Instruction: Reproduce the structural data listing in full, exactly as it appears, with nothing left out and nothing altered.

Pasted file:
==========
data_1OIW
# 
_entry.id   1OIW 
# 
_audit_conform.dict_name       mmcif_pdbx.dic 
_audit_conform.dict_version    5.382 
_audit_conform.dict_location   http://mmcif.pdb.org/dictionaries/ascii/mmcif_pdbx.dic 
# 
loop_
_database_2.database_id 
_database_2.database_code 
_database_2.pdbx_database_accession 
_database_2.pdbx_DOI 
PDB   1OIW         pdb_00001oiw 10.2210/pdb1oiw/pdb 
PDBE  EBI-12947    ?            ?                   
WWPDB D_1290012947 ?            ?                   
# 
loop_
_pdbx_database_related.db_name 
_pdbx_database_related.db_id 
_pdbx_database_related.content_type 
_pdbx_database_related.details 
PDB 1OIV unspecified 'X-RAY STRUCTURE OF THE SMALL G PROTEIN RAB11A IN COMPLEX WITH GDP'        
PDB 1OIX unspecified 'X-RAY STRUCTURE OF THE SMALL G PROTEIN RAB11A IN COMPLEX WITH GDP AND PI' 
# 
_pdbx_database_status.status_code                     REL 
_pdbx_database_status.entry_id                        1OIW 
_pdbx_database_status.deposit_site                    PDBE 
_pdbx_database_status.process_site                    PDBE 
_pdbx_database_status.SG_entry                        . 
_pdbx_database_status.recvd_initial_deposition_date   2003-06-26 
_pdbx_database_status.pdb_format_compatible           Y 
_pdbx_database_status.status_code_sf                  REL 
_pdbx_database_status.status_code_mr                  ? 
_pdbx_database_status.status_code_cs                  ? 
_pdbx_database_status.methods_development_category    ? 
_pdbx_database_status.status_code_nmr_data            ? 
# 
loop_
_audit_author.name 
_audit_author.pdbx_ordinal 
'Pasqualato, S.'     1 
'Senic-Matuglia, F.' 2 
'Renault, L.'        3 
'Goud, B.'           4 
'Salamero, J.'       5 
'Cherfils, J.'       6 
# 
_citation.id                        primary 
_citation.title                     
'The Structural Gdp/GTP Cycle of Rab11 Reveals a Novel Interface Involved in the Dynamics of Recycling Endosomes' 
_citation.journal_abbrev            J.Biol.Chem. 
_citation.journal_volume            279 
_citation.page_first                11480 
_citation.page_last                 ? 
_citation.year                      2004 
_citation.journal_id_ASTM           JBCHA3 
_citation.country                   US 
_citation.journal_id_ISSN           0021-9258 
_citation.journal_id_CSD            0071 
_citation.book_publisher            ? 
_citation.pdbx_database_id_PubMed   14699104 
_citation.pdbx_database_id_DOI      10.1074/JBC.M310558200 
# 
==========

data_1OIW
# 
_entry.id   1OIW 
# 
_audit_conform.dict_name       mmcif_pdbx.dic 
_audit_conform.dict_version    5.382 
_audit_conform.dict_location   http://mmcif.pdb.org/dictionaries/ascii/mmcif_pdbx.dic 
# 
loop_
_database_2.database_id 
_database_2.database_code 
_database_2.pdbx_database_accession 
_database_2.pdbx_DOI 
PDB   1OIW         pdb_00001oiw 10.2210/pdb1oiw/pdb 
PDBE  EBI-12947    ?            ?                   
WWPDB D_1290012947 ?            ?                   
# 
loop_
_pdbx_database_related.db_name 
_pdbx_database_related.db_id 
_pdbx_database_related.content_type 
_pdbx_database_related.details 
PDB 1OIV unspecified 'X-RAY STRUCTURE OF THE SMALL G PROTEIN RAB11A IN COMPLEX WITH GDP'        
PDB 1OIX unspecified 'X-RAY STRUCTURE OF THE SMALL G PROTEIN RAB11A IN COMPLEX WITH GDP AND PI' 
# 
_pdbx_database_status.status_code                     REL 
_pdbx_database_status.entry_id                        1OIW 
_pdbx_database_status.deposit_site                    PDBE 
_pdbx_database_status.process_site                    PDBE 
_pdbx_database_status.SG_entry                        . 
_pdbx_database_status.recvd_initial_deposition_date   2003-06-26 
_pdbx_database_status.pdb_format_compatible           Y 
_pdbx_database_status.status_code_sf                  REL 
_pdbx_database_status.status_code_mr                  ? 
_pdbx_database_status.status_code_cs                  ? 
_pdbx_database_status.methods_development_category    ? 
_pdbx_database_status.status_code_nmr_data            ? 
# 
loop_
_audit_author.name 
_audit_author.pdbx_ordinal 
'Pasqualato, S.'     1 
'Senic-Matuglia, F.' 2 
'Renault, L.'        3 
'Goud, B.'           4 
'Salamero, J.'       5 
'Cherfils, J.'       6 
# 
_citation.id                        primary 
_citation.title                     
'The Structural Gdp/GTP Cycle of Rab11 Reveals a Novel Interface Involved in the Dynamics of Recycling Endosomes' 
_citation.journal_abbrev            J.Biol.Chem. 
_citation.journal_volume            279 
_citation.page_first                11480 
_citation.page_last                 ? 
_citation.year                      2004 
_citation.journal_id_ASTM           JBCHA3 
_citation.country                   US 
_citation.journal_id_ISSN           0021-9258 
_citation.journal_id_CSD            0071 
_citation.book_publisher            ? 
_citation.pdbx_database_id_PubMed   14699104 
_citation.pdbx_database_id_DOI      10.1074/JBC.M310558200 
# 